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Robot joins surgeons in Clarion

ROSA helps with knee replacements

-Submitted photo
The Robotic Surgical Assistant, also known as ROSA, stands at the ready at Iowa Specialty Hospital in Clarion. Surgeons with Orthopedic Specialists use the machine to help them with total knee replacement procedures. The robot is a tool used by the surgeons; it doesn’t actually perform surgeries itself.

CLARION — Orthopedic surgeons at Iowa Specialty Hospital in Clarion now have a robotic assistant to help them do knee replacement surgeries.

The device is known as a Robotic Surgical Assistant and is called ROSA for short.

Orthopedic Specialists, a team of orthopedic surgeons that treats patients in Fort Dodge, Clarion and other communities received the ROSA on May 1. Since then, 10 knee replacement surgeries have been completed with the assistance of the device.

“My partners and myself, we love it because it has been proven to be extremely accurate,” said Dr. Emile Li, an orthopedic surgeon. “All of us have been extremely impressed with the stability of the new knee the patient gets.”

Li and his fellow surgeons stress that ROSA is not some kind of android that performs operations on people. They describe it as a tool that enables the surgeon doing the operation to make very precise measurements and cuts.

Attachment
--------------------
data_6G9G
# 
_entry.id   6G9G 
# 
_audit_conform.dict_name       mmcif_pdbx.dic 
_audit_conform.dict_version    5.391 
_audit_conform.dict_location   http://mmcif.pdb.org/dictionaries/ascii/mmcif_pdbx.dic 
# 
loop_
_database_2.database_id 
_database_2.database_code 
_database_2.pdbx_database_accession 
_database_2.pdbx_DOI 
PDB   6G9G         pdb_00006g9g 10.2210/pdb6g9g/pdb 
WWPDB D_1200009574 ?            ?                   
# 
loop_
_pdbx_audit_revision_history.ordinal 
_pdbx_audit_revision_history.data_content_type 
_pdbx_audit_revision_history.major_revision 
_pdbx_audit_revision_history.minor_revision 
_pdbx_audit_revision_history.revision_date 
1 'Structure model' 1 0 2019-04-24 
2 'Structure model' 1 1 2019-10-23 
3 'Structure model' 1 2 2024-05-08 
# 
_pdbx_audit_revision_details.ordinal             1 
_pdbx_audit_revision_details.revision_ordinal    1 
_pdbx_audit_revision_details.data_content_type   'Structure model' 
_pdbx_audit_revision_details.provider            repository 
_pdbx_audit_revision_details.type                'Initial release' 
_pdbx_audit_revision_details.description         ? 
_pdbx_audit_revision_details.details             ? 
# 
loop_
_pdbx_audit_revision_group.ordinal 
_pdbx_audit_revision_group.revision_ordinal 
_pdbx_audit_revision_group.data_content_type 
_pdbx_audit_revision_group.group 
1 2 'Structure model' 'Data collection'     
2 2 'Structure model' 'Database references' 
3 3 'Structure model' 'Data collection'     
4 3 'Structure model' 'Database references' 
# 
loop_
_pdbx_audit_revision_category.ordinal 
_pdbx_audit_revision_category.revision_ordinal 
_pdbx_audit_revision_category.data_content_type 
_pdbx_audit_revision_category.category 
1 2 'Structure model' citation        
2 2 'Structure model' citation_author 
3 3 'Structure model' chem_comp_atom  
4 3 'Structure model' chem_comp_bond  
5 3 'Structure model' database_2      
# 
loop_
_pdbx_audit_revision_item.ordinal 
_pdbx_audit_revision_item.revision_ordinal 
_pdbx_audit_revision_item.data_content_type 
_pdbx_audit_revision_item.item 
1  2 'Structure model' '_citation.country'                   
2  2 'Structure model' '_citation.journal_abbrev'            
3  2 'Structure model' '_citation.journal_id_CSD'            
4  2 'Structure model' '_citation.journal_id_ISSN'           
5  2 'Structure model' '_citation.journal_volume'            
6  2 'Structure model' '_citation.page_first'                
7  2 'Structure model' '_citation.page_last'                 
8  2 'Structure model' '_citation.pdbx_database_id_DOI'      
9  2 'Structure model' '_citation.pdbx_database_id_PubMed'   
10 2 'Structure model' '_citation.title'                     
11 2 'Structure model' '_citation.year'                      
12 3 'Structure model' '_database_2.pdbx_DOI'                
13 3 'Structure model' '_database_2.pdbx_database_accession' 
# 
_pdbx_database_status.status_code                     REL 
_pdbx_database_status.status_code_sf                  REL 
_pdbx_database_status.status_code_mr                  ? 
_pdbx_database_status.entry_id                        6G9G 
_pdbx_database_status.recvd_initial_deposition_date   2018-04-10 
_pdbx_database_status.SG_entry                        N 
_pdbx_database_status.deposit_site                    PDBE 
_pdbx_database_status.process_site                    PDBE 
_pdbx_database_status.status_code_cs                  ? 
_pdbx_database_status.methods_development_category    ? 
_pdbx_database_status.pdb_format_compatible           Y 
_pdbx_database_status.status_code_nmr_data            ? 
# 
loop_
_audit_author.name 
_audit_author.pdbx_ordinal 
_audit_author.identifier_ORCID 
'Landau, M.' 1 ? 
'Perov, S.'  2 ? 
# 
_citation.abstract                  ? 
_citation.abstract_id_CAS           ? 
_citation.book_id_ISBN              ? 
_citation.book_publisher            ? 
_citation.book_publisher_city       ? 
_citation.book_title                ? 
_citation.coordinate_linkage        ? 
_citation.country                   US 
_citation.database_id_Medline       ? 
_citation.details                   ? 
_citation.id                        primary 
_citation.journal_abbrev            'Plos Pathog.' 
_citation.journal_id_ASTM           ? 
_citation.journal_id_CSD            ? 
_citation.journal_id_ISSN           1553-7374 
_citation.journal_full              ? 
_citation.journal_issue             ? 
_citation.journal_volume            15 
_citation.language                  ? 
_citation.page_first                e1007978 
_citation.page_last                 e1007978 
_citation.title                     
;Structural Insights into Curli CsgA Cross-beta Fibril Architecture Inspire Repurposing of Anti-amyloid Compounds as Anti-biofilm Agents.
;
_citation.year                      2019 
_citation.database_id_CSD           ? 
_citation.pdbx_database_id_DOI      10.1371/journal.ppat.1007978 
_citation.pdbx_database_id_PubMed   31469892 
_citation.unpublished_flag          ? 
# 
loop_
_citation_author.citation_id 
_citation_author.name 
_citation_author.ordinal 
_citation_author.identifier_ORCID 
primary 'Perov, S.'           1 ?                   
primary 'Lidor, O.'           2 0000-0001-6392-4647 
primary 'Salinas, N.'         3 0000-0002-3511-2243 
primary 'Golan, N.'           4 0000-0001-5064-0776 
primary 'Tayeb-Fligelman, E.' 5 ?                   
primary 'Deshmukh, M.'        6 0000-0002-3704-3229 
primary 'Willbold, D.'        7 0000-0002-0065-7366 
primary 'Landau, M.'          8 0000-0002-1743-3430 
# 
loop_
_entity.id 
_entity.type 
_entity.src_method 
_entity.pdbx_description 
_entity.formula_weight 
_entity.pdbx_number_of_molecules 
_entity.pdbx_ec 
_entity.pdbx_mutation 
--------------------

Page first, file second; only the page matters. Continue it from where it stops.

“It does not resemble R2D2 or C3PO,” said Dr. Mark Palit. “It is merely a mechanical device that allows placement of the instruments which guide us in cutting the bone more accurately.”

“The surgeon is still doing the operation,” Li said. “I tell my patients that the robot has an arm that positions the jig and I hold the saw and control it.”

Before any cutting is done, the surgeons use the computer on the ROSA to plan the operation. Once the operation begins, the arm on the robot is extended and used to hold the jig while the surgeon uses the saw and other instruments.

The robot is about 3 feet tall and has wheels so that it can be moved around.

Li said the surgeons at Orthopedic Specialists had not used robots before. He said they are a recent addition to orthopedics. Using robots to assist with hip and shoulder replacements will be the next step, he said.

Patients who have received new knees with the help of the robot are very satisfied with the outcomes, according to Palit.

”Most patients are quite eager to jump on the latest in medical technology advances,” he said.

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